On the afternoon of September 14, 2021, the Board of County Commissioners voted unanimously to approve a short term rental license moratorium. The moratorium goes into effect at 11:59 PM on Friday September 17th for properties in unincorporated Summit County with a couple of exceptions. The exceptions are both Copper Mountain and Keystone. Owners of properties in those areas of unincorporated Summit County can still apply as usual during the short term rental license moratorium,
Until 11:59 PM on the 17th, they will continue to accept license applications online. Those submitted prior to the start of the moratorium will continue to be processed.
If you miss the deadline, there is a hardship application which can be utilized to make a case for the necessity of a short term rental license. If you meet their criteria for hardship, you should still be able to get a license during the moratorium. Some examples of hardship could include a buyer under contract on a property with the intent to short term rent, a buyer under contract on a property that has short term rentals in place by the current owner and would like them to be honored.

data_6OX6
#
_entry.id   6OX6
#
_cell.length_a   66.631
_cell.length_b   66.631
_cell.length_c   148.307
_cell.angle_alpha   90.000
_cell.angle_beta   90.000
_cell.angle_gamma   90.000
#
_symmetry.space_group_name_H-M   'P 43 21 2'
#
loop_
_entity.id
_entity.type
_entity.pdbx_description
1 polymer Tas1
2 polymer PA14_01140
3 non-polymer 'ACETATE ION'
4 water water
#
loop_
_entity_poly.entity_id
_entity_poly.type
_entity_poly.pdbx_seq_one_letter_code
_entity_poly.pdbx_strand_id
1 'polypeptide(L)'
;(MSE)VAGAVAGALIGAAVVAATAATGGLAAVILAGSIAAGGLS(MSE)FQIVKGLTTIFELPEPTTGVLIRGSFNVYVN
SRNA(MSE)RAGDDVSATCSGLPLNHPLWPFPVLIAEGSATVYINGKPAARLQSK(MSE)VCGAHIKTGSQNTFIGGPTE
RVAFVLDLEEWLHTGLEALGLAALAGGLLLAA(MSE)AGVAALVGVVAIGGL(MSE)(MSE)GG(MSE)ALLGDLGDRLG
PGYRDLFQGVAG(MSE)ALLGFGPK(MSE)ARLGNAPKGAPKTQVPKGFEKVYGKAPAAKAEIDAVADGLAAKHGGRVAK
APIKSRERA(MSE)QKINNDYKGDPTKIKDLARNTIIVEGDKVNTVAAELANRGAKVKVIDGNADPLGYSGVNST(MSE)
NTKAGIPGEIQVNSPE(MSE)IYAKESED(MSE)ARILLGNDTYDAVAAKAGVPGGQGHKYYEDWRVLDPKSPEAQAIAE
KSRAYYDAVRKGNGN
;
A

During the moratorium, the county will continue to work on revamping the short term rental regulations. When the moratorium is over, it is unclear what the rules will be. The process will have multiple occasions when the public can listen in on the meetings and voice opinions. If this is important you you, it’s a process you should follow. We will be watching as well and will mention items we feel could have a significant impact on property owners or our community as a whole.
Read the meeting overview from the Summit Daily News.
Read more about the recent short term rental licensing conversations happening in Breckenridge too.
Randy Horton says
This is an awful and irrational policy decision that will lead to the opposite result to that desired. Short term rentals will become less available and more costly. Future property owners will be more likely to hold usage only for personal, friends, and family use. If more land were available for the free market to develop long term rental units (like the more enlightened Silverthorne government has recently allowed with city owned land) the problem would solve itself.